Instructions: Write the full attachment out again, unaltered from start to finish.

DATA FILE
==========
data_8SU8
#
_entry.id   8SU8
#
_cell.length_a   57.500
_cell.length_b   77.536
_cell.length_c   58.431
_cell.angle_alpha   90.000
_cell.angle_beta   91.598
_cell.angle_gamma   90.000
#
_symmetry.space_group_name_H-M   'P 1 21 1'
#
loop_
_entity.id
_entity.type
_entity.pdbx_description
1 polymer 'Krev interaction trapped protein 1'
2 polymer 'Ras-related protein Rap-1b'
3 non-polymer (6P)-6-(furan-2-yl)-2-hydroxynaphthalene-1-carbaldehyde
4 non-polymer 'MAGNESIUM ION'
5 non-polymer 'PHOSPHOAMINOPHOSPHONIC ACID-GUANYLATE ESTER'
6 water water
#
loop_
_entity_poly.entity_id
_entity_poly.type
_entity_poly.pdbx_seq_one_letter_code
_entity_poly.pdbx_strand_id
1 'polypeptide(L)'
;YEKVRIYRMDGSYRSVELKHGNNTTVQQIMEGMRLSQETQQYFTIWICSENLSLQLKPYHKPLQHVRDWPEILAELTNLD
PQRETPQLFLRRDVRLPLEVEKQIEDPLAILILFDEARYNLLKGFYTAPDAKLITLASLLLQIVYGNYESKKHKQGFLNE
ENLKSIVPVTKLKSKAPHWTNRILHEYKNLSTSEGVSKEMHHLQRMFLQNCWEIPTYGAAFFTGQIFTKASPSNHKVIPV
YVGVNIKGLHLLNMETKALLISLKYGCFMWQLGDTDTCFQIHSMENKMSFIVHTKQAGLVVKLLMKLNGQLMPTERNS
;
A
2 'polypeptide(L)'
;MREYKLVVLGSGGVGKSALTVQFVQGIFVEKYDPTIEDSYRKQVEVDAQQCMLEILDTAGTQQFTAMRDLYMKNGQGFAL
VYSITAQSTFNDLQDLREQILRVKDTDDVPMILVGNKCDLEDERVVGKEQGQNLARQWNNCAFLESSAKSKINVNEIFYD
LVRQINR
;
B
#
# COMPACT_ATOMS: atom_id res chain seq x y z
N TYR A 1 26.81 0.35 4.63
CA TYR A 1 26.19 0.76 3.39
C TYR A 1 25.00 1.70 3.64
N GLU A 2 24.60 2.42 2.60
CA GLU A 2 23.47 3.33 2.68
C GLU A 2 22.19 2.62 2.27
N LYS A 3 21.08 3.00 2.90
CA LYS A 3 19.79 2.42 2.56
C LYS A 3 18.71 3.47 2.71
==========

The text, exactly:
data_8SU8
#
_entry.id   8SU8
#
_cell.length_a   57.500
_cell.length_b   77.536
_cell.length_c   58.431
_cell.angle_alpha   90.000
_cell.angle_beta   91.598
_cell.angle_gamma   90.000
#
_symmetry.space_group_name_H-M   'P 1 21 1'
#
loop_
_entity.id
_entity.type
_entity.pdbx_description
1 polymer 'Krev interaction trapped protein 1'
2 polymer 'Ras-related protein Rap-1b'
3 non-polymer (6P)-6-(furan-2-yl)-2-hydroxynaphthalene-1-carbaldehyde
4 non-polymer 'MAGNESIUM ION'
5 non-polymer 'PHOSPHOAMINOPHOSPHONIC ACID-GUANYLATE ESTER'
6 water water
#
loop_
_entity_poly.entity_id
_entity_poly.type
_entity_poly.pdbx_seq_one_letter_code
_entity_poly.pdbx_strand_id
1 'polypeptide(L)'
;YEKVRIYRMDGSYRSVELKHGNNTTVQQIMEGMRLSQETQQYFTIWICSENLSLQLKPYHKPLQHVRDWPEILAELTNLD
PQRETPQLFLRRDVRLPLEVEKQIEDPLAILILFDEARYNLLKGFYTAPDAKLITLASLLLQIVYGNYESKKHKQGFLNE
ENLKSIVPVTKLKSKAPHWTNRILHEYKNLSTSEGVSKEMHHLQRMFLQNCWEIPTYGAAFFTGQIFTKASPSNHKVIPV
YVGVNIKGLHLLNMETKALLISLKYGCFMWQLGDTDTCFQIHSMENKMSFIVHTKQAGLVVKLLMKLNGQLMPTERNS
;
A
2 'polypeptide(L)'
;MREYKLVVLGSGGVGKSALTVQFVQGIFVEKYDPTIEDSYRKQVEVDAQQCMLEILDTAGTQQFTAMRDLYMKNGQGFAL
VYSITAQSTFNDLQDLREQILRVKDTDDVPMILVGNKCDLEDERVVGKEQGQNLARQWNNCAFLESSAKSKINVNEIFYD
LVRQINR
;
B
#
# COMPACT_ATOMS: atom_id res chain seq x y z
N TYR A 1 26.81 0.35 4.63
CA TYR A 1 26.19 0.76 3.39
C TYR A 1 25.00 1.70 3.64
N GLU A 2 24.60 2.42 2.60
CA GLU A 2 23.47 3.33 2.68
C GLU A 2 22.19 2.62 2.27
N LYS A 3 21.08 3.00 2.90
CA LYS A 3 19.79 2.42 2.56
C LYS A 3 18.71 3.47 2.71